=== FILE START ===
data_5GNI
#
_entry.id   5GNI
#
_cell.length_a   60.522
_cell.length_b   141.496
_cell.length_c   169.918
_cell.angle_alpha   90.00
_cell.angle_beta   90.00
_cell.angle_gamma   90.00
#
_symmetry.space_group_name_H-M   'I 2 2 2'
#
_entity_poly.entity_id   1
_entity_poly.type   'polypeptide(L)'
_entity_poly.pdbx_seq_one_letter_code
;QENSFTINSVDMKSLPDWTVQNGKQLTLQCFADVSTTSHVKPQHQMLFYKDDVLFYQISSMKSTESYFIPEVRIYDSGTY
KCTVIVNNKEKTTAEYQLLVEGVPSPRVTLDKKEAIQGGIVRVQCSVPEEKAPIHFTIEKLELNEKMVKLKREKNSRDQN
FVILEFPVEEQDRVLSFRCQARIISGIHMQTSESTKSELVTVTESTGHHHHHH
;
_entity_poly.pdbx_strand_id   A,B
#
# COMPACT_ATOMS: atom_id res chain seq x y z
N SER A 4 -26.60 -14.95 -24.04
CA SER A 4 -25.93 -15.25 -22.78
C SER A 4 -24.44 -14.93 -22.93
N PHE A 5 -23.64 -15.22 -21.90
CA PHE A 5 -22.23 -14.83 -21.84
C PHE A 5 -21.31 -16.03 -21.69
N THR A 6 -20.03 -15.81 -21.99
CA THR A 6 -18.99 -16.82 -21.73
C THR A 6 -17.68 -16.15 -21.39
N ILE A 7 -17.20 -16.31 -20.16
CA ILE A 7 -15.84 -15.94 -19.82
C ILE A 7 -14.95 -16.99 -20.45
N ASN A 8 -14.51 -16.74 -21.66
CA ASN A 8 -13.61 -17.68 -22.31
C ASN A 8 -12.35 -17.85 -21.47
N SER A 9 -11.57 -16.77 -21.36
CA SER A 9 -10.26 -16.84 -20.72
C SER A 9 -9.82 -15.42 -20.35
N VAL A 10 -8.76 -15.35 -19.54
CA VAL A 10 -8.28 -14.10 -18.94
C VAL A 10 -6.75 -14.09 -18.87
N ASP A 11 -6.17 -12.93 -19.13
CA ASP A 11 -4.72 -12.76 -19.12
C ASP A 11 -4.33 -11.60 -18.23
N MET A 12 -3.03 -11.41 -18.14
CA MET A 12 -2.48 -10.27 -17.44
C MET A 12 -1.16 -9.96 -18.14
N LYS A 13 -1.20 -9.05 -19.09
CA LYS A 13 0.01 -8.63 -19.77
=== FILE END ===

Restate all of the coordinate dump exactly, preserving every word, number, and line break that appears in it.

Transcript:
data_5GNI
#
_entry.id   5GNI
#
_cell.length_a   60.522
_cell.length_b   141.496
_cell.length_c   169.918
_cell.angle_alpha   90.00
_cell.angle_beta   90.00
_cell.angle_gamma   90.00
#
_symmetry.space_group_name_H-M   'I 2 2 2'
#
_entity_poly.entity_id   1
_entity_poly.type   'polypeptide(L)'
_entity_poly.pdbx_seq_one_letter_code
;QENSFTINSVDMKSLPDWTVQNGKQLTLQCFADVSTTSHVKPQHQMLFYKDDVLFYQISSMKSTESYFIPEVRIYDSGTY
KCTVIVNNKEKTTAEYQLLVEGVPSPRVTLDKKEAIQGGIVRVQCSVPEEKAPIHFTIEKLELNEKMVKLKREKNSRDQN
FVILEFPVEEQDRVLSFRCQARIISGIHMQTSESTKSELVTVTESTGHHHHHH
;
_entity_poly.pdbx_strand_id   A,B
#
# COMPACT_ATOMS: atom_id res chain seq x y z
N SER A 4 -26.60 -14.95 -24.04
CA SER A 4 -25.93 -15.25 -22.78
C SER A 4 -24.44 -14.93 -22.93
N PHE A 5 -23.64 -15.22 -21.90
CA PHE A 5 -22.23 -14.83 -21.84
C PHE A 5 -21.31 -16.03 -21.69
N THR A 6 -20.03 -15.81 -21.99
CA THR A 6 -18.99 -16.82 -21.73
C THR A 6 -17.68 -16.15 -21.39
N ILE A 7 -17.20 -16.31 -20.16
CA ILE A 7 -15.84 -15.94 -19.82
C ILE A 7 -14.95 -16.99 -20.45
N ASN A 8 -14.51 -16.74 -21.66
CA ASN A 8 -13.61 -17.68 -22.31
C ASN A 8 -12.35 -17.85 -21.47
N SER A 9 -11.57 -16.77 -21.36
CA SER A 9 -10.26 -16.84 -20.72
C SER A 9 -9.82 -15.42 -20.35
N VAL A 10 -8.76 -15.35 -19.54
CA VAL A 10 -8.28 -14.10 -18.94
C VAL A 10 -6.75 -14.09 -18.87
N ASP A 11 -6.17 -12.93 -19.13
CA ASP A 11 -4.72 -12.76 -19.12
C ASP A 11 -4.33 -11.60 -18.23
N MET A 12 -3.03 -11.41 -18.14
CA MET A 12 -2.48 -10.27 -17.44
C MET A 12 -1.16 -9.96 -18.14
N LYS A 13 -1.20 -9.05 -19.09
CA LYS A 13 0.01 -8.63 -19.77